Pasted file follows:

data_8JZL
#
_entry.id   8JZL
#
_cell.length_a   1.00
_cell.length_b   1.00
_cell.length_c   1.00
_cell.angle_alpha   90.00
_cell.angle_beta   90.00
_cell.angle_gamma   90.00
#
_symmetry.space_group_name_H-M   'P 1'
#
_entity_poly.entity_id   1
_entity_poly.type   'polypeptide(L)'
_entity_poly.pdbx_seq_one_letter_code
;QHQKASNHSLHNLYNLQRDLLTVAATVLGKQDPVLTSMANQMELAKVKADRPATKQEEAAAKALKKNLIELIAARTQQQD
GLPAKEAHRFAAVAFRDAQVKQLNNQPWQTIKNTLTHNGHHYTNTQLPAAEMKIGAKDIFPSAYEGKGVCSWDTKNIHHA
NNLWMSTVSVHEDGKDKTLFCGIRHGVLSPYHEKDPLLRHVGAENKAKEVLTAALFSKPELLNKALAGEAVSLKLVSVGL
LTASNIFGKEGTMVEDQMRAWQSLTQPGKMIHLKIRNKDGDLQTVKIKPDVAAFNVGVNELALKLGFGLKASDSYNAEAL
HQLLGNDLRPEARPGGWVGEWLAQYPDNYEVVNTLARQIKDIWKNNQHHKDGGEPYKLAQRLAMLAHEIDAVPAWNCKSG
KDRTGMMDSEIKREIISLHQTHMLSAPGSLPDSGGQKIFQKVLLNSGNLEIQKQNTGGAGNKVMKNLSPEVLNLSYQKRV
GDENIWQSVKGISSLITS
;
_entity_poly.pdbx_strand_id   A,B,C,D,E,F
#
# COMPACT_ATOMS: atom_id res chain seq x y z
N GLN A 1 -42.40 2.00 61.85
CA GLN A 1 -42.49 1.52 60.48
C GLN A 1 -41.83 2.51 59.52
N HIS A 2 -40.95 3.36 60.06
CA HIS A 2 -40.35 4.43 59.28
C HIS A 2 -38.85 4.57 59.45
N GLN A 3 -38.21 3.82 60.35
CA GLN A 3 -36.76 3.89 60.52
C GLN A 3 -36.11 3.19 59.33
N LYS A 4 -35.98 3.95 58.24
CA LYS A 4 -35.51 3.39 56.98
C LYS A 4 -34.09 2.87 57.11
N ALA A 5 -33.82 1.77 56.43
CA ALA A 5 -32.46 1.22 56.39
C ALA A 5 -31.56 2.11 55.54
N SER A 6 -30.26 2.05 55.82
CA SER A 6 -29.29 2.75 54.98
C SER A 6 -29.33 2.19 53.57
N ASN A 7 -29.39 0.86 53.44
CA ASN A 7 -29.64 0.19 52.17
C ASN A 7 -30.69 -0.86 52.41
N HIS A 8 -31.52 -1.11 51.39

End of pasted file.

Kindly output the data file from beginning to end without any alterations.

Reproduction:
data_8JZL
#
_entry.id   8JZL
#
_cell.length_a   1.00
_cell.length_b   1.00
_cell.length_c   1.00
_cell.angle_alpha   90.00
_cell.angle_beta   90.00
_cell.angle_gamma   90.00
#
_symmetry.space_group_name_H-M   'P 1'
#
_entity_poly.entity_id   1
_entity_poly.type   'polypeptide(L)'
_entity_poly.pdbx_seq_one_letter_code
;QHQKASNHSLHNLYNLQRDLLTVAATVLGKQDPVLTSMANQMELAKVKADRPATKQEEAAAKALKKNLIELIAARTQQQD
GLPAKEAHRFAAVAFRDAQVKQLNNQPWQTIKNTLTHNGHHYTNTQLPAAEMKIGAKDIFPSAYEGKGVCSWDTKNIHHA
NNLWMSTVSVHEDGKDKTLFCGIRHGVLSPYHEKDPLLRHVGAENKAKEVLTAALFSKPELLNKALAGEAVSLKLVSVGL
LTASNIFGKEGTMVEDQMRAWQSLTQPGKMIHLKIRNKDGDLQTVKIKPDVAAFNVGVNELALKLGFGLKASDSYNAEAL
HQLLGNDLRPEARPGGWVGEWLAQYPDNYEVVNTLARQIKDIWKNNQHHKDGGEPYKLAQRLAMLAHEIDAVPAWNCKSG
KDRTGMMDSEIKREIISLHQTHMLSAPGSLPDSGGQKIFQKVLLNSGNLEIQKQNTGGAGNKVMKNLSPEVLNLSYQKRV
GDENIWQSVKGISSLITS
;
_entity_poly.pdbx_strand_id   A,B,C,D,E,F
#
# COMPACT_ATOMS: atom_id res chain seq x y z
N GLN A 1 -42.40 2.00 61.85
CA GLN A 1 -42.49 1.52 60.48
C GLN A 1 -41.83 2.51 59.52
N HIS A 2 -40.95 3.36 60.06
CA HIS A 2 -40.35 4.43 59.28
C HIS A 2 -38.85 4.57 59.45
N GLN A 3 -38.21 3.82 60.35
CA GLN A 3 -36.76 3.89 60.52
C GLN A 3 -36.11 3.19 59.33
N LYS A 4 -35.98 3.95 58.24
CA LYS A 4 -35.51 3.39 56.98
C LYS A 4 -34.09 2.87 57.11
N ALA A 5 -33.82 1.77 56.43
CA ALA A 5 -32.46 1.22 56.39
C ALA A 5 -31.56 2.11 55.54
N SER A 6 -30.26 2.05 55.82
CA SER A 6 -29.29 2.75 54.98
C SER A 6 -29.33 2.19 53.57
N ASN A 7 -29.39 0.86 53.44
CA ASN A 7 -29.64 0.19 52.17
C ASN A 7 -30.69 -0.86 52.41
N HIS A 8 -31.52 -1.11 51.39